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Botulinum Toxin (Botox) Injections

Botulinum toxin also referred to as Botox, is produced naturally by the bacterium Clostridium botulinum. When purified, it can be used in minute, controlled doses to relax excessive muscle contraction. Botox is widely known for cosmetic reasons however, it can also be used to treat a number of neurological disorders including:


  • Blinking or twitching of the muscles on one side of the face

  • Dystonia’s (a movement disorder when a person’s muscles contract uncontrollably)

  • Spasticity from strokes, multiple sclerosis and brain injuries

  • Pathologically abnormal sweating or drooling

  • Migraine and other headache disorders


The aim of botulinum toxin therapy is to reduce muscle spasm and pain, and restore more useful function for the individual. However, the effects are only temporary and are not a cure. For continued relief from symptoms, the patient will require repeat injections approximately every 3-4 months.


How does Botulinum Toxin Therapy work?


When injected into muscles botulinum toxin has a local and controlled effect. It causes weakness in the nearby muscle by blocking the messages between the nerve endings and muscle fibres which reduces spasms. As neurons develop new nerve endings, these will reactivate the muscle contracture and this is the reason why repeat injections are required for continued symptom relief.



The Procedure


Prior to the procedure you will have a consultation to discuss your symptoms, past medical history and medications. If the consultant decides that botulinum toxin therapy is appropriate, the procedure itself is quick and simple. After the injection site is cleaned, there may be a little pain or pressure when the injection is performed. The sensation is similar to having a vaccination injection.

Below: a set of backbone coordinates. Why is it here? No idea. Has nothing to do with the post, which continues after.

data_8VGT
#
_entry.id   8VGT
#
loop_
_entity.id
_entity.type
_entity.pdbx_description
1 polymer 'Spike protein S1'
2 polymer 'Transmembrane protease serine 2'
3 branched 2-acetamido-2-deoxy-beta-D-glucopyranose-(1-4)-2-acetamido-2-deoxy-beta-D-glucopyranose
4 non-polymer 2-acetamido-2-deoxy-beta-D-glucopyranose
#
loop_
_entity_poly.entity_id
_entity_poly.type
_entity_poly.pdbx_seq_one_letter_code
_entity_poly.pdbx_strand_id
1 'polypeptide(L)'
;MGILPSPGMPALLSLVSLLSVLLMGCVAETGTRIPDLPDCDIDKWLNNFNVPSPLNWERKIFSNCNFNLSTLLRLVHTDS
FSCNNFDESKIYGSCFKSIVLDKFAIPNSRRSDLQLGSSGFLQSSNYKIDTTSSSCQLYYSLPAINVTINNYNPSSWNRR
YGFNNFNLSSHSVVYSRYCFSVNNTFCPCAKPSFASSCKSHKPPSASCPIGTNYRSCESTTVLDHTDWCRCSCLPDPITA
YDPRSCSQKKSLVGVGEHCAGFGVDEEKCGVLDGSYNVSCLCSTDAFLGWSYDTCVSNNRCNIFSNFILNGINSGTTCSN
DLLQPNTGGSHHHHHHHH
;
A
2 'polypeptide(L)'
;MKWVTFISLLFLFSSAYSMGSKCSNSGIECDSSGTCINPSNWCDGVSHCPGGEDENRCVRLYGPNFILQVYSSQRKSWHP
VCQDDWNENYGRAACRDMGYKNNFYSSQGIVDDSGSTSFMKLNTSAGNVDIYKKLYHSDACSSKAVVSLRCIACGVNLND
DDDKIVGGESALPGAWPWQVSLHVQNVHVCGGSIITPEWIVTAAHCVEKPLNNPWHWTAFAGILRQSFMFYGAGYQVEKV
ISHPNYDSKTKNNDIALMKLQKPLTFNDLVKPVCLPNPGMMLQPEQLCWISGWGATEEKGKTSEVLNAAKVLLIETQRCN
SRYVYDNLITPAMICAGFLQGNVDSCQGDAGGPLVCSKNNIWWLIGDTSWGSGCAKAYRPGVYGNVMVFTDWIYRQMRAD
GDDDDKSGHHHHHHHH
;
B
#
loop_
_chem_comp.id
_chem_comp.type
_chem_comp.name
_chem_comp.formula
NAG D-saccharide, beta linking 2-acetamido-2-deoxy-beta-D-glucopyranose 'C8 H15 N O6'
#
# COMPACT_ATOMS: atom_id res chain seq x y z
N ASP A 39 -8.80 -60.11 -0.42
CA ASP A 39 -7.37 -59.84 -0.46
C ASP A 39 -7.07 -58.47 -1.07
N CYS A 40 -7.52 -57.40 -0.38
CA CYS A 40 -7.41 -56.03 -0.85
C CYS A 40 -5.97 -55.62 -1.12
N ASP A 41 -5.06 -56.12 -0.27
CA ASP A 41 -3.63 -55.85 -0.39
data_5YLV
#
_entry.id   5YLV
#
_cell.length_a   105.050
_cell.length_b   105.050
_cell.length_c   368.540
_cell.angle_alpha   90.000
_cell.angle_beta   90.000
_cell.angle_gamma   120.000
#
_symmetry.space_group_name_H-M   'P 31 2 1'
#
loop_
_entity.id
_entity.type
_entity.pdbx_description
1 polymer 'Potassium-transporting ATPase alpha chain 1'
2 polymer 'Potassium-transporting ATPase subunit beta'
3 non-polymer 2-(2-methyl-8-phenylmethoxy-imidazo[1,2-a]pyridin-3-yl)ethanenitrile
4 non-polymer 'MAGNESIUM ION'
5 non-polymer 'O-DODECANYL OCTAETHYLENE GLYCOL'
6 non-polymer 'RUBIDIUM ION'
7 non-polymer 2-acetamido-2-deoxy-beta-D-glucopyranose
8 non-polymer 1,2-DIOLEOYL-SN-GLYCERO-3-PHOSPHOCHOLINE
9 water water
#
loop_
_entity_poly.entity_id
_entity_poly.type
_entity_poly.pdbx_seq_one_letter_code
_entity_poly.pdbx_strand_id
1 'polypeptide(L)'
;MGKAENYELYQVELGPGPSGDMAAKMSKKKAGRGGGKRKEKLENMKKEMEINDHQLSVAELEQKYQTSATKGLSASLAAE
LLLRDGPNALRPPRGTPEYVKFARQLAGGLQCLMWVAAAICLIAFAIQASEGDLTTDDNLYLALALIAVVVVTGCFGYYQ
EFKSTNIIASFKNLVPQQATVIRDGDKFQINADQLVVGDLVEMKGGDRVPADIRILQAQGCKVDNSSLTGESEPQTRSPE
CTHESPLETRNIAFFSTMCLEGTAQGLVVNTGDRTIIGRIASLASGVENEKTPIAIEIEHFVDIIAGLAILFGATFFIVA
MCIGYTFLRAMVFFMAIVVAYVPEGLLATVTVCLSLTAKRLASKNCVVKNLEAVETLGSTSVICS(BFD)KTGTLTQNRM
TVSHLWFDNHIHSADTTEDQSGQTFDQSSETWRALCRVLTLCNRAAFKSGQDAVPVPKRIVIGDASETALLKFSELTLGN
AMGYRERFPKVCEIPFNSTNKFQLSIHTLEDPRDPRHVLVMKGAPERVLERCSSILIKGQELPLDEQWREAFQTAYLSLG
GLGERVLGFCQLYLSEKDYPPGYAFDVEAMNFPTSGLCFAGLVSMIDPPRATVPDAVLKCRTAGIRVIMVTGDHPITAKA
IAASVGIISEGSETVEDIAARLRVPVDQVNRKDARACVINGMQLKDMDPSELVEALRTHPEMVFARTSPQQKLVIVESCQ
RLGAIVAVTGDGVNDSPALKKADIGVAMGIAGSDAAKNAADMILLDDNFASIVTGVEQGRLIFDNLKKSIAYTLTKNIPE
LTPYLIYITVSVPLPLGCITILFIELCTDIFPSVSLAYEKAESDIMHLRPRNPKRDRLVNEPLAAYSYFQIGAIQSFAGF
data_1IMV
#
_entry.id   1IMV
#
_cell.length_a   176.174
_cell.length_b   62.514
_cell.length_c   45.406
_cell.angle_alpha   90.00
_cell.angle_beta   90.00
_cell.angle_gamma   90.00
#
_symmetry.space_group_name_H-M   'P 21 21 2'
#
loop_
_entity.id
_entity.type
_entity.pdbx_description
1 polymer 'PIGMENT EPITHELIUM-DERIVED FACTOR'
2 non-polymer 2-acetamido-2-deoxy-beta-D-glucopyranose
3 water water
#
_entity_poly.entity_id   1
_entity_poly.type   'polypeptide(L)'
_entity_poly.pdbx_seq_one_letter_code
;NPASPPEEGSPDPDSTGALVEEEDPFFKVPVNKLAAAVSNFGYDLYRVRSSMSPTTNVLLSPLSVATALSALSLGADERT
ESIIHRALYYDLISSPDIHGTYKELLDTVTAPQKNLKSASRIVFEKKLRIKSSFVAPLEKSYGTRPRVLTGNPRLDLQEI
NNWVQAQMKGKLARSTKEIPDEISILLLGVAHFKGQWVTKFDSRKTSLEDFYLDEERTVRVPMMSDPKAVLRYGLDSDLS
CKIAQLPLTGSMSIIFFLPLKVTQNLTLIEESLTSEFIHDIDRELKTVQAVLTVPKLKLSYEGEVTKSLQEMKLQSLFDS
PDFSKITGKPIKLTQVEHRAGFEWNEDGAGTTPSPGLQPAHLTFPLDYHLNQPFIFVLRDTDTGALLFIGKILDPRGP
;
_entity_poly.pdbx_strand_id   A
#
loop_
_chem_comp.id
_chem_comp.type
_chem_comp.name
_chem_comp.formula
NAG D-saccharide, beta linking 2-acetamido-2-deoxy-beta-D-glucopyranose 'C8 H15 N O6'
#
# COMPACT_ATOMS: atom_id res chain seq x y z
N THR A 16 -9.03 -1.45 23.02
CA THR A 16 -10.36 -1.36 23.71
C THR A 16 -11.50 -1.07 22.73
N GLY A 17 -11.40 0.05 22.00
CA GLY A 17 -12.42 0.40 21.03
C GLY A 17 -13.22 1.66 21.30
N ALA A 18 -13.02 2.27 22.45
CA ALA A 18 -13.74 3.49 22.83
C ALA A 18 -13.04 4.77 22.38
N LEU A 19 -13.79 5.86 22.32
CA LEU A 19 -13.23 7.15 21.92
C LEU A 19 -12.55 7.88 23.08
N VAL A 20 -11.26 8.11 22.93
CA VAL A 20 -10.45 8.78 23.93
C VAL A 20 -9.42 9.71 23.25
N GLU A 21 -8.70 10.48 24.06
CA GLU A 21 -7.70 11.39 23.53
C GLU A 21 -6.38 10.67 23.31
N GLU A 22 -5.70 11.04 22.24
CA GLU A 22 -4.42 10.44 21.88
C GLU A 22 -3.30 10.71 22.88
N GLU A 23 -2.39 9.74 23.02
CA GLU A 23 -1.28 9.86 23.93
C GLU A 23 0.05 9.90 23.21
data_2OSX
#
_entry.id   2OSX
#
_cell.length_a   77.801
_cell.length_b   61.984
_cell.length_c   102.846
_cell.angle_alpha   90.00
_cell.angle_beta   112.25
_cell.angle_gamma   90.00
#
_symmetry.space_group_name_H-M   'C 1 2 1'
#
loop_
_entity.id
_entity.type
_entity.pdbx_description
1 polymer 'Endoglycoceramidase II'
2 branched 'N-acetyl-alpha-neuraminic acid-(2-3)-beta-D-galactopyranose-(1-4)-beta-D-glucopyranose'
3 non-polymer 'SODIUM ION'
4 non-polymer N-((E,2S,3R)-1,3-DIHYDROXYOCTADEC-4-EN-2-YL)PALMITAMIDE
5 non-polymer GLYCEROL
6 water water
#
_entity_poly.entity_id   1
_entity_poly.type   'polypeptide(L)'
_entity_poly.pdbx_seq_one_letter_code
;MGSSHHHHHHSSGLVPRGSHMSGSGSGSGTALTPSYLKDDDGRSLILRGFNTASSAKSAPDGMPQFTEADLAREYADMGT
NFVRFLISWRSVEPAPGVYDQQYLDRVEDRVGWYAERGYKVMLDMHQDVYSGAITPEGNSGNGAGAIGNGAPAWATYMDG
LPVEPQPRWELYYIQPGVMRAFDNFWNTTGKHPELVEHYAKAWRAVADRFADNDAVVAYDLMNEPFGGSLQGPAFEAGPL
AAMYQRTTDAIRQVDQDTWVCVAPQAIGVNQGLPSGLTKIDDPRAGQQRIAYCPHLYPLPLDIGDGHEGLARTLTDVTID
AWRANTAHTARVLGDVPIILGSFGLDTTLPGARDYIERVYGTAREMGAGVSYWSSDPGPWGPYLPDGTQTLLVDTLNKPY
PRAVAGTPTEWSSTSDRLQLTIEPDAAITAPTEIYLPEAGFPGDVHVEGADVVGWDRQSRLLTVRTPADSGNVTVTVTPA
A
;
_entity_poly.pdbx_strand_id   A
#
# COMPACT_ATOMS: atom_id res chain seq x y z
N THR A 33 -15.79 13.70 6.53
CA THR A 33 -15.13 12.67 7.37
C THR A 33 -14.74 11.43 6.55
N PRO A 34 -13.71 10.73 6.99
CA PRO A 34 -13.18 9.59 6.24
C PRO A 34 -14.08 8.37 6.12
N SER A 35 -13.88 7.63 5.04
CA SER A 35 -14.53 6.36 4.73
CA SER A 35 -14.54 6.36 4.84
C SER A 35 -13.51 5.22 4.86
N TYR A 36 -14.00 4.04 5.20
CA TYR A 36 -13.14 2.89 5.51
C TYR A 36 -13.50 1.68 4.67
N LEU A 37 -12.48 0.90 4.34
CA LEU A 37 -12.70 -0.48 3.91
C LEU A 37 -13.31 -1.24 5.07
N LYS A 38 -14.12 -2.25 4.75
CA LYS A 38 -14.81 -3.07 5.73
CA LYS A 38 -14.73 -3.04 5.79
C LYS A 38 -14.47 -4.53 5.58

Are there any side effects?


Botulinum toxin injections have been used as medicine for over 15 years in the UK. This is a routine procedure and serious adverse events are rarely reported. There are some side effects to be aware of:


  • Soreness at the injection site.

  • Temporary weakness in the group of muscles being treated, or those nearby.

  • Flu-like symptoms develop in some patients in the days following injections, this rarely happens.

  • Very occasionally, temporary difficulty with bladder control and swallowing is seen.

This article is intended to inform and give insight but not treat, diagnose or replace the advice of a doctor. Always seek medical advice with any questions regarding a medical condition.

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